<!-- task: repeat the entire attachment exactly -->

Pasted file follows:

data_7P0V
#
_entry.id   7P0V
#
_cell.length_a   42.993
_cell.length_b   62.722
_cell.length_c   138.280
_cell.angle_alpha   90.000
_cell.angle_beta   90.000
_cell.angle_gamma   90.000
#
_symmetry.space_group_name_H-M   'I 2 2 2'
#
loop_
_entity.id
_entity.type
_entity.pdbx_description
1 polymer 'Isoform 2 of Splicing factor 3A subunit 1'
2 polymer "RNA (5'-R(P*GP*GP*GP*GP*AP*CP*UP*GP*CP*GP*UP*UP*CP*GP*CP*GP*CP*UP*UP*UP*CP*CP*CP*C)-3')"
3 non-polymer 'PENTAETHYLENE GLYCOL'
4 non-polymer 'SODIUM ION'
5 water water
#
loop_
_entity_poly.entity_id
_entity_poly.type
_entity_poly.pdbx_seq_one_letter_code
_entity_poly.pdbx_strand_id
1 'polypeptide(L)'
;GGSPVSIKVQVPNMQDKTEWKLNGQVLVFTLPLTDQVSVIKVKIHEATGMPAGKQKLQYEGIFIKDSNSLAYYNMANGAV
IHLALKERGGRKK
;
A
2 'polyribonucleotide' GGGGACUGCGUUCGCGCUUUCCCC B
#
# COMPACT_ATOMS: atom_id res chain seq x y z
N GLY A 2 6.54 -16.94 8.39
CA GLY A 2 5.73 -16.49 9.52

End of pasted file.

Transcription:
data_7P0V
#
_entry.id   7P0V
#
_cell.length_a   42.993
_cell.length_b   62.722
_cell.length_c   138.280
_cell.angle_alpha   90.000
_cell.angle_beta   90.000
_cell.angle_gamma   90.000
#
_symmetry.space_group_name_H-M   'I 2 2 2'
#
loop_
_entity.id
_entity.type
_entity.pdbx_description
1 polymer 'Isoform 2 of Splicing factor 3A subunit 1'
2 polymer "RNA (5'-R(P*GP*GP*GP*GP*AP*CP*UP*GP*CP*GP*UP*UP*CP*GP*CP*GP*CP*UP*UP*UP*CP*CP*CP*C)-3')"
3 non-polymer 'PENTAETHYLENE GLYCOL'
4 non-polymer 'SODIUM ION'
5 water water
#
loop_
_entity_poly.entity_id
_entity_poly.type
_entity_poly.pdbx_seq_one_letter_code
_entity_poly.pdbx_strand_id
1 'polypeptide(L)'
;GGSPVSIKVQVPNMQDKTEWKLNGQVLVFTLPLTDQVSVIKVKIHEATGMPAGKQKLQYEGIFIKDSNSLAYYNMANGAV
IHLALKERGGRKK
;
A
2 'polyribonucleotide' GGGGACUGCGUUCGCGCUUUCCCC B
#
# COMPACT_ATOMS: atom_id res chain seq x y z
N GLY A 2 6.54 -16.94 8.39
CA GLY A 2 5.73 -16.49 9.52